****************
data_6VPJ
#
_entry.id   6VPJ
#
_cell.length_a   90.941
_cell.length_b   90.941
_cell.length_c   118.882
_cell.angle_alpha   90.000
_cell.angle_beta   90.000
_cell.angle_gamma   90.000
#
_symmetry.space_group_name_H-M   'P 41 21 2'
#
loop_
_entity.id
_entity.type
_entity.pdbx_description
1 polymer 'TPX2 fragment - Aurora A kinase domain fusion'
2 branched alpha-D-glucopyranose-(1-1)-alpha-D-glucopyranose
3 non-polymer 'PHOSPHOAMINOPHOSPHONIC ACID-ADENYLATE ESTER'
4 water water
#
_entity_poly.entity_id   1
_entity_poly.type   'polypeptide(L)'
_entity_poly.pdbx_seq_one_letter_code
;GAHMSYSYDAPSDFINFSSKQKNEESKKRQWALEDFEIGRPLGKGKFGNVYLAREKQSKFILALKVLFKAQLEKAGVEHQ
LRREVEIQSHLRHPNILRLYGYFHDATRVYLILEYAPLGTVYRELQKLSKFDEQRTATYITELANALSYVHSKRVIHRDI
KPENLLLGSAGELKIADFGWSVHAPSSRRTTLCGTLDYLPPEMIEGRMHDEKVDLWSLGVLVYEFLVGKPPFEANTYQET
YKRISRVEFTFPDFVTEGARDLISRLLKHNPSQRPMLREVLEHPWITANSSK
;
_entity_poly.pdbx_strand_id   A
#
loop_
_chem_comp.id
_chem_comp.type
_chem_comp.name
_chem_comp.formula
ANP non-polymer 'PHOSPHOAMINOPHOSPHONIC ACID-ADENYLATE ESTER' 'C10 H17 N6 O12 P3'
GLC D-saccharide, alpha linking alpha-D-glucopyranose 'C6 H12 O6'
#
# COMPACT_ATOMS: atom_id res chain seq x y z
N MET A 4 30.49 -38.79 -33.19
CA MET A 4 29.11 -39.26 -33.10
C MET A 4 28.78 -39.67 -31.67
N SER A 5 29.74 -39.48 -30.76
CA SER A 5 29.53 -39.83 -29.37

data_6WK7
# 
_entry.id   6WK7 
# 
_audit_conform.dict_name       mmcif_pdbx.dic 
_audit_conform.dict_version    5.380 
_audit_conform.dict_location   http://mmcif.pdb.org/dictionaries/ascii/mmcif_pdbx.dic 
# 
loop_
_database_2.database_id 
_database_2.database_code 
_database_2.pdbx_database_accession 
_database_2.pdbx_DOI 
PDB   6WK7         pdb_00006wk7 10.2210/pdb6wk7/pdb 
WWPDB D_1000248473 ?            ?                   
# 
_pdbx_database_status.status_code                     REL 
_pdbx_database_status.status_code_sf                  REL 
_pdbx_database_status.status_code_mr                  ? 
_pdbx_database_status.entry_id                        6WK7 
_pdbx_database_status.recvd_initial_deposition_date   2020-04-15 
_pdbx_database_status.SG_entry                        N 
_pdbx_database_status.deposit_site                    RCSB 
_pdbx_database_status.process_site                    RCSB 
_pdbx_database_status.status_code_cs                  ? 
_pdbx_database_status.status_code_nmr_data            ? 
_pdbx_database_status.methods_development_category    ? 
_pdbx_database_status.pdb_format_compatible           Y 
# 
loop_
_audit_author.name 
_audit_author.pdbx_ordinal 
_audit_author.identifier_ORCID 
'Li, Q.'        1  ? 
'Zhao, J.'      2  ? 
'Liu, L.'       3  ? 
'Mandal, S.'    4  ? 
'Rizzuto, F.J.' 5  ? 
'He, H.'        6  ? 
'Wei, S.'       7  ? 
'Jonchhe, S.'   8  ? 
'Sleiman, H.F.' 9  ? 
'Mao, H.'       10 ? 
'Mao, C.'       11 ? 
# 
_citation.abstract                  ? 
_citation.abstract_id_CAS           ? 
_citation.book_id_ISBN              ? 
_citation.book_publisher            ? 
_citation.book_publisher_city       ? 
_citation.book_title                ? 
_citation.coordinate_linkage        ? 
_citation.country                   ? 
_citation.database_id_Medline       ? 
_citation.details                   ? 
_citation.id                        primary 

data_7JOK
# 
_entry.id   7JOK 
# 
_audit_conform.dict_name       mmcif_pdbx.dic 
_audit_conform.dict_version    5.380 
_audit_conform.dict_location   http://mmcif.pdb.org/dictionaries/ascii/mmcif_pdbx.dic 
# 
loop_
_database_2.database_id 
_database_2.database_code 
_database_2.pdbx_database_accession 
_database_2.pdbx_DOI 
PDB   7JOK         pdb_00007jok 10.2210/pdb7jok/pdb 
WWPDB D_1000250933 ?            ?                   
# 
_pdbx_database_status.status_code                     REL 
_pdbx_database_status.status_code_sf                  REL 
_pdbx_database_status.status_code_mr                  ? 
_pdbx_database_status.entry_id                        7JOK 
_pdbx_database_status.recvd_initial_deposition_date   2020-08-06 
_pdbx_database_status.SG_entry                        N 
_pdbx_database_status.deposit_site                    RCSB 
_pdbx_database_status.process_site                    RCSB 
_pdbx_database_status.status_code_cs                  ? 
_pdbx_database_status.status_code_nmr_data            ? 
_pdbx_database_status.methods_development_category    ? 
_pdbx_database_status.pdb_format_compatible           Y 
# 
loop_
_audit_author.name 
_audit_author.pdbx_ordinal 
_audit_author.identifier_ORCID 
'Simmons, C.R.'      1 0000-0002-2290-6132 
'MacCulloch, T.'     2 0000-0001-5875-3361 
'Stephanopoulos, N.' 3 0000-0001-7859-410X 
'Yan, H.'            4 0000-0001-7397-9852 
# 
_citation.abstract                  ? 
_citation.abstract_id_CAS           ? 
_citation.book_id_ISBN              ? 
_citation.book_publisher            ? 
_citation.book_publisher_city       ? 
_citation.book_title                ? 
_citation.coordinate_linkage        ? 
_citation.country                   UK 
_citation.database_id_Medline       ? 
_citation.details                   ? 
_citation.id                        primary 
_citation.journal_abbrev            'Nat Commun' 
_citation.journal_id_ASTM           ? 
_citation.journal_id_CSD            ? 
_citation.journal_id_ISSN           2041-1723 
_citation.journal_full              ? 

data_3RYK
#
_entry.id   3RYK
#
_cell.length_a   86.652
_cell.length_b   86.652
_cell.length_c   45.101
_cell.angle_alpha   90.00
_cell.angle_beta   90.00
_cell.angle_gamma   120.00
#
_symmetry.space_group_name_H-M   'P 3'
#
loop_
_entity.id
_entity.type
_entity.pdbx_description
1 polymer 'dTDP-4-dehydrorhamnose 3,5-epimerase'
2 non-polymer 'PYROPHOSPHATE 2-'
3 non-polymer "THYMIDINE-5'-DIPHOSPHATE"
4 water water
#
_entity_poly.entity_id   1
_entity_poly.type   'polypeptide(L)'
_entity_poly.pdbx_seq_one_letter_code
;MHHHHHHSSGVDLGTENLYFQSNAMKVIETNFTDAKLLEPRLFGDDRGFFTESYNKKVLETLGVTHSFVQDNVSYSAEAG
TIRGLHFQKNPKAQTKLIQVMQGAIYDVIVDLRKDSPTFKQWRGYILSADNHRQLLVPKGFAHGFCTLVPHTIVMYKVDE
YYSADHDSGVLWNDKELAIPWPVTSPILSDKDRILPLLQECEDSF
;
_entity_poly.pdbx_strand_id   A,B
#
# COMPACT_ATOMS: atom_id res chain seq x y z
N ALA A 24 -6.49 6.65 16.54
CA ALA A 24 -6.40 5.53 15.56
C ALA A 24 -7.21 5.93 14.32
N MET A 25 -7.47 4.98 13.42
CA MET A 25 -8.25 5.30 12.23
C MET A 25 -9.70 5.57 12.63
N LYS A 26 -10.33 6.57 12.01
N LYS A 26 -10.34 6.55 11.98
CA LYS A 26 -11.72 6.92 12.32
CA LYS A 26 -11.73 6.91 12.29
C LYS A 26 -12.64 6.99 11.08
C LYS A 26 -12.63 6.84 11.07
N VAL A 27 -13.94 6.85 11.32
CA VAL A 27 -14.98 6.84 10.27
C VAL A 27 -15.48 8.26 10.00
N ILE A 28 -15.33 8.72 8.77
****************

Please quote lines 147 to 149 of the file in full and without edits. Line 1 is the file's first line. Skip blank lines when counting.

_citation.coordinate_linkage        ? 
_citation.country                   UK 
_citation.database_id_Medline       ? 